In response to calls for a hearing, Justine Sessions, a Harkin spokesperson, said is committed to working with Merkley and other co-sponsors to move the legislation forward.

Merkley said he’s spoken with Harkin about an ENDA committee hearing or markup and said he’s “working with him and committee staff about that direction.”

The Oregon senator recalled that in 2009, Harkin held the an committee hearing on ENDA in which Assistant Attorney General Thomas Perez, head of the Civil Rights Division of the Justice Department, represented the Obama administration during the hearing.

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Biden administration to ban discrimination against LGBTQ patients

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The Biden administration announced on Monday it would enforce civil rights protections under Obamacare to prohibit discrimination in health care against patients for being LGBTQ, reversing policy during the Trump years excluding transgender status as a protected characteristic under the law.

The Department of Health & Human Services declared it would enforce Section 1557 of the Affordable Care Act, which prohibits discrimination in health care on the basis of sex, and begin to take up cases of discrimination based on sexual orientation and gender identity.

HHS Secretary Xavier Becerra said in a statement the Supreme Court has “made clear that people have a right not to be discriminated against on the basis of sex and receive equal treatment under the law, no matter their gender identity or sexual orientation.”

“Fear of discrimination can lead individuals to forgo care, which can have serious negative health consequences,” Becerra said. “It is the position of the Department of Health and Human Services that everyone — including LGBTQ people — should be able to access health care, free from discrimination or interference, period.”

The move is consistent with the executive order President Biden signed on his first day in office directing federal agencies to implement the U.S. Supreme Court’s decision last year in Bostock v. Clayton County to the furthest extent possible. Federal agencies were directed to comply within 100 days of the executive order, which is about now and a short time after Biden’s first 100 days in office.

The announcement with respect to Section 1557 comes on the same day as the hearing took place this morning in Bagly v. HHS, a case before a federal court in Massachusetts challenging Trump’s undoing of transgender protections under the law. An attorney with the U.S. Justice Department announced a new notice of proposed rule-making is coming with respect to Section 1557.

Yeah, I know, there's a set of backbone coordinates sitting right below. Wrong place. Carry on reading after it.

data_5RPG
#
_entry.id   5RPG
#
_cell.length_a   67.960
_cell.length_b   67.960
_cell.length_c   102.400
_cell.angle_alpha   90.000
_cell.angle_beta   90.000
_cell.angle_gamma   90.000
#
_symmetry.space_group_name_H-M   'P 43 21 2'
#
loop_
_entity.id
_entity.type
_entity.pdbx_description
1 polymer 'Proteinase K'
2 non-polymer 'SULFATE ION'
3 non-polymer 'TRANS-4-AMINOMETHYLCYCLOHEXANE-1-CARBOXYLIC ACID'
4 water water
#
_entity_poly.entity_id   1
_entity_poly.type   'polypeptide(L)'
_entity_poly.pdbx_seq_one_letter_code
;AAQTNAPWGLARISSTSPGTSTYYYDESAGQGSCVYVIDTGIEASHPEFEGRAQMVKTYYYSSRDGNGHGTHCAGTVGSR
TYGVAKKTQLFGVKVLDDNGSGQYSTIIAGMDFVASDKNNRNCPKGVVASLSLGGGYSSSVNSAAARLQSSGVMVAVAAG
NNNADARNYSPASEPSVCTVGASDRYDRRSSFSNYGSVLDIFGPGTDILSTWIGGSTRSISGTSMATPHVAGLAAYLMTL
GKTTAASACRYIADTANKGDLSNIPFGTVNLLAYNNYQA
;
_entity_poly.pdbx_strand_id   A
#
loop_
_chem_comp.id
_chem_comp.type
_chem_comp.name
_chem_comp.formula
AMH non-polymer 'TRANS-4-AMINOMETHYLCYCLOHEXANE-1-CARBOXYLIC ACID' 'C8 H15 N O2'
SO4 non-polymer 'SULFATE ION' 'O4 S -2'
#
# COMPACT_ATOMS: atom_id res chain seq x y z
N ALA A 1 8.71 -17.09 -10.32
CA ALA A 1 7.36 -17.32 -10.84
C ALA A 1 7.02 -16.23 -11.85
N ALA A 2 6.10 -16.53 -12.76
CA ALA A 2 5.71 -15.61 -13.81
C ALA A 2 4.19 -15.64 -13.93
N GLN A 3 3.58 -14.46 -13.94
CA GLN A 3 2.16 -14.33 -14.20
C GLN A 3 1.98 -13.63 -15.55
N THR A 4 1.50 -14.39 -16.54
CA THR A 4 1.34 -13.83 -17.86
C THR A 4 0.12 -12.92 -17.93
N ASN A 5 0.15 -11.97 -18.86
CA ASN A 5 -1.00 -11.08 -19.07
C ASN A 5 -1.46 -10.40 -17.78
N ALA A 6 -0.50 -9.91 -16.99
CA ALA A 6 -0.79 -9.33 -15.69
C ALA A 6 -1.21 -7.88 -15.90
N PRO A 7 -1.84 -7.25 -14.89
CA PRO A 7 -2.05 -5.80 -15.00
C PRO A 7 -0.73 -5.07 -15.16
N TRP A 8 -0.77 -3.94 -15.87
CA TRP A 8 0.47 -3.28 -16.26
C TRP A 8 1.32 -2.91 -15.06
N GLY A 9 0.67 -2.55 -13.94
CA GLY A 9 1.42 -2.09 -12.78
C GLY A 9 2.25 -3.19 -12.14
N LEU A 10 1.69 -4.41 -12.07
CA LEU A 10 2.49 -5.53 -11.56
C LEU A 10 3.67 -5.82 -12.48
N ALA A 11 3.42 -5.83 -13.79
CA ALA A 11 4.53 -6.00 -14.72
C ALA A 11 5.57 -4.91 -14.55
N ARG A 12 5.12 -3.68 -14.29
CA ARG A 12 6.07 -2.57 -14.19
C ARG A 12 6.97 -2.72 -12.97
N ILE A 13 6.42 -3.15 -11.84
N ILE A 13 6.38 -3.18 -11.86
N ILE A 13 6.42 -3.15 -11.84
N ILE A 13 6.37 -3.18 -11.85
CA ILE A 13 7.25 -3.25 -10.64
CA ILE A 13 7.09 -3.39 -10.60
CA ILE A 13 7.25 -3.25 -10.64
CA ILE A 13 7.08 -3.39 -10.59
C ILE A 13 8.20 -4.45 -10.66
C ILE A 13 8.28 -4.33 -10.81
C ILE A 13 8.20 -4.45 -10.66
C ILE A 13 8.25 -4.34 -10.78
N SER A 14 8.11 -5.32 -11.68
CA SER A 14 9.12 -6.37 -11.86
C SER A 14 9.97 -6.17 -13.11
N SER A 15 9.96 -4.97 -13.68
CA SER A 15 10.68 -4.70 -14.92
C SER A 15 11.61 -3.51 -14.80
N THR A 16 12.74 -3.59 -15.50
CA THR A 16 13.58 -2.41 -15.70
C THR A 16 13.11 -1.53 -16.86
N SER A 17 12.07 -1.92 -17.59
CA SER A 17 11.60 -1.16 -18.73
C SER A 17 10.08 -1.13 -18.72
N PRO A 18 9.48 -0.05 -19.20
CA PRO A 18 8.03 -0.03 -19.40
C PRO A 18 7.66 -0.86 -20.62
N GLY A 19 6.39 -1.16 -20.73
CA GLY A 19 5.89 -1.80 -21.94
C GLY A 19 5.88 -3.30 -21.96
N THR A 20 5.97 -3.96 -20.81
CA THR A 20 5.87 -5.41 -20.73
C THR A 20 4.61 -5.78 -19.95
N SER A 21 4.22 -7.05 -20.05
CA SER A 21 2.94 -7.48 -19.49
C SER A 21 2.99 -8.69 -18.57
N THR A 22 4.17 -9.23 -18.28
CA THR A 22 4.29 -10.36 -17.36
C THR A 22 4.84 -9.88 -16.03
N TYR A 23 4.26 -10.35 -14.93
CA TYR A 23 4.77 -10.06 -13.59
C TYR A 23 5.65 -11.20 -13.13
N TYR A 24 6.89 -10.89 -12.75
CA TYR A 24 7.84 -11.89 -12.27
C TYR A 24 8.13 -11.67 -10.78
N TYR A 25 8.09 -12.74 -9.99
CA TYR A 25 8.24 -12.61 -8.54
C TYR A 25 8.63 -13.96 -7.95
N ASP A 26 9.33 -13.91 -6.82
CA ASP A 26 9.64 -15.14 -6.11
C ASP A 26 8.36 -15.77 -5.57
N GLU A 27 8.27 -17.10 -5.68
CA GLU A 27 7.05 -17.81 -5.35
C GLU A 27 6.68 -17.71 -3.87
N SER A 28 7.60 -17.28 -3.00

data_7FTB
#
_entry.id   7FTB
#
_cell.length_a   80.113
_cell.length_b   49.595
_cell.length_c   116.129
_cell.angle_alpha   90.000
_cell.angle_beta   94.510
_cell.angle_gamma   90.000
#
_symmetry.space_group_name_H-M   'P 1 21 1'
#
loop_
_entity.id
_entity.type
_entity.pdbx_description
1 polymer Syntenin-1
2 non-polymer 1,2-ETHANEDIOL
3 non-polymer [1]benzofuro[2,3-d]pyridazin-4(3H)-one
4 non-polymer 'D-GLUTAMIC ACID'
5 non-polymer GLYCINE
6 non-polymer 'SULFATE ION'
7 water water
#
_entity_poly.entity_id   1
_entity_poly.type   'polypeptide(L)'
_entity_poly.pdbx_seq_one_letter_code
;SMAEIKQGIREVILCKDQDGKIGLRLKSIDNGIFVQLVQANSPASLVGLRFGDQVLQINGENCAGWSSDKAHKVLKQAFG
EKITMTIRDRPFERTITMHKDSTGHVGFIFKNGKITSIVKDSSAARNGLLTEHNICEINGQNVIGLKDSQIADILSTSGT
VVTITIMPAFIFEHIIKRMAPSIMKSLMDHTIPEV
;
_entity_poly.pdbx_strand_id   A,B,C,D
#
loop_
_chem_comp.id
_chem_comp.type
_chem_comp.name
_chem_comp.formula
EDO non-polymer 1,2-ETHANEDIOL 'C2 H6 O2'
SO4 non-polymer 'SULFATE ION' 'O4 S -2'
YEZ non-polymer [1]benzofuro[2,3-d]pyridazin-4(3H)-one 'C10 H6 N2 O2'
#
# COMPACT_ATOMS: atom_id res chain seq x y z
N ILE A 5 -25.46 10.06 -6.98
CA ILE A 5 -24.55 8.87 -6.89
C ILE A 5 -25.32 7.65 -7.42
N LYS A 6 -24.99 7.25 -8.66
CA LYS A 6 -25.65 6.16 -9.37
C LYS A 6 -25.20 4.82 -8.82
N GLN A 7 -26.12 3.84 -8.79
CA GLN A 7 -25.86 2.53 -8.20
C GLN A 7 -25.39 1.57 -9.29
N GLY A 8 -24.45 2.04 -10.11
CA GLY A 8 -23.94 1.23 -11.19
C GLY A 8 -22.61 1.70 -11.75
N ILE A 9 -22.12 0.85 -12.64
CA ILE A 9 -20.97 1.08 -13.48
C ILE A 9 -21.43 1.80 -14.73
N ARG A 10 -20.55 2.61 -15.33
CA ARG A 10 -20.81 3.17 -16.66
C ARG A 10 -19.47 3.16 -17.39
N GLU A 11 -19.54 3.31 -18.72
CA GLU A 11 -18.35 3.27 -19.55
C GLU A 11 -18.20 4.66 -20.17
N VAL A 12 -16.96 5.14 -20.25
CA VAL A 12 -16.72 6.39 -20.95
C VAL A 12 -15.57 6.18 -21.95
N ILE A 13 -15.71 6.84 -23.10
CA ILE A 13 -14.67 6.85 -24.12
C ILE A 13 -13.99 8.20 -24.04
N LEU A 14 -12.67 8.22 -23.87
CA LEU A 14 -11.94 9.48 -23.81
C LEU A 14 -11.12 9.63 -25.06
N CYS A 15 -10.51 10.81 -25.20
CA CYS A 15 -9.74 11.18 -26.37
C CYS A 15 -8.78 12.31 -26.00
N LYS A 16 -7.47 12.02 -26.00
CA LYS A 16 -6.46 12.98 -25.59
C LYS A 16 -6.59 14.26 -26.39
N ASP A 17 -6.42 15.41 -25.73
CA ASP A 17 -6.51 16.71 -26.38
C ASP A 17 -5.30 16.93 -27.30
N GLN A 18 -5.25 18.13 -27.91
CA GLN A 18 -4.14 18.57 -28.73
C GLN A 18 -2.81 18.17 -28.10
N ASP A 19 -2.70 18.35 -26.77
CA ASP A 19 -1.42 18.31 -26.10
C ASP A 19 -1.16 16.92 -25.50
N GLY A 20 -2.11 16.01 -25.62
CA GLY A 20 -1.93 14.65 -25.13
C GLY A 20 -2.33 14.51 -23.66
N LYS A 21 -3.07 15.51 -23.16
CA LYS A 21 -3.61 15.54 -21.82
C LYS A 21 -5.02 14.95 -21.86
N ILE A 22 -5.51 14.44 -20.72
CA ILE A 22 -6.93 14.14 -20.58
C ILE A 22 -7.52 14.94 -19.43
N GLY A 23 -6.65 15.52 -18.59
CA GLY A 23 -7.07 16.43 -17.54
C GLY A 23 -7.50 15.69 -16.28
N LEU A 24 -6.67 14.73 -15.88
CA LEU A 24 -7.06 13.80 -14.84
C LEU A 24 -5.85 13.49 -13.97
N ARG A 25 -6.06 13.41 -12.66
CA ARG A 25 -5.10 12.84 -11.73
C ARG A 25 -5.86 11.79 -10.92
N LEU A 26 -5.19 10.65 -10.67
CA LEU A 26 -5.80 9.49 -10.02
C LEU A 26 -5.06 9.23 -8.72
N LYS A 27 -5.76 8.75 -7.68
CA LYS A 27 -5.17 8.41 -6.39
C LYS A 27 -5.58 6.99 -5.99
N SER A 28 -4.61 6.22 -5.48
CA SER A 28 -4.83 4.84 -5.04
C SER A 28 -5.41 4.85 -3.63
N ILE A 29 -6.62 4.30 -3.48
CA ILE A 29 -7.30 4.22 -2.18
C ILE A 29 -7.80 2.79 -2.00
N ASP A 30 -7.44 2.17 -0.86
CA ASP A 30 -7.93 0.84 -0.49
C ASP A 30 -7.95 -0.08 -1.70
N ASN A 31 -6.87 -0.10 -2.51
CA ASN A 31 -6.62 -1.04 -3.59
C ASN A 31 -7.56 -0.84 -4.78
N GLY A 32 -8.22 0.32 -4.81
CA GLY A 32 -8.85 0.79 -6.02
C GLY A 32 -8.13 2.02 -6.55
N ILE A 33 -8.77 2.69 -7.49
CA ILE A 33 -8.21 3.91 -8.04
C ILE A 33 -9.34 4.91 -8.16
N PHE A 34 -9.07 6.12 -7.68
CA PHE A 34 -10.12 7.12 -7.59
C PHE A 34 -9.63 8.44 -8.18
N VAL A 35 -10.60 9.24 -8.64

Sharita Gruberg, vice president for the LGBTQ Research and Communications Project at the Center for American Progress, said in a statement the change “assures LGBTQ people that their rights will be upheld at the doctor’s office, vaccine sites, and everywhere else they seek health care and coverage.”

“The administration’s announcement that it will enforce these protections are a critical step toward addressing vaccine hesitancy among LGBTQ people, a population that has been disproportionately impacted by the pandemic and seriously harmed by the previous administration’s attempts to permit discrimination against LGBTQ patients, Gruberg added.

The past three administrations have instituted policy on LGBTQ protections based on their interpretation of Section 1557. Each move had varying implications and directions for LGBTQ patients.

The Obama administration issued a rule in 2016 interpreting Section 1557 to apply to cases of anti-transgender discrimination and discrimination against women who have had abortions, which was consistent with court rulings at the time. However, that move was enjoined by a nationwide court order in Texas as a result of litigation filed by Texas Attorney General Ken Paxton.

The Trump administration, shortly after the Supreme Court’s ruling in Bostock, made final a regulation proposed last year rescinding the Obama administration’s transgender protections under Section 1557. Faced with criticism, the Trump administration defended itself by saying its move was consistent with the court order in Texas, although it seemed to ignore the decision from the higher court.

The new rule from HHS goes above and the beyond the Obama administration by instituting protections based on both sexual orientation and gender identity. It wasn’t immediately clear whether the proposed rule would be a new regulation entirely, or seek to modify the changes that were made in the two previous administrations. The Blade has placed a request seeking comment with HHS.

Susan Bailey, president of the American Medical Association, said in a statement the new HHS rule is a welcome change after the Trump administration rescinded protections for transgender patients.

“It’s unfortunate that such an obvious step had to be taken; the AMA welcomes this common-sense understanding of the law,” Bailey said. “This move is a victory for health equity and ends a dismal chapter in which a federal agency sought to remove civil rights protections.”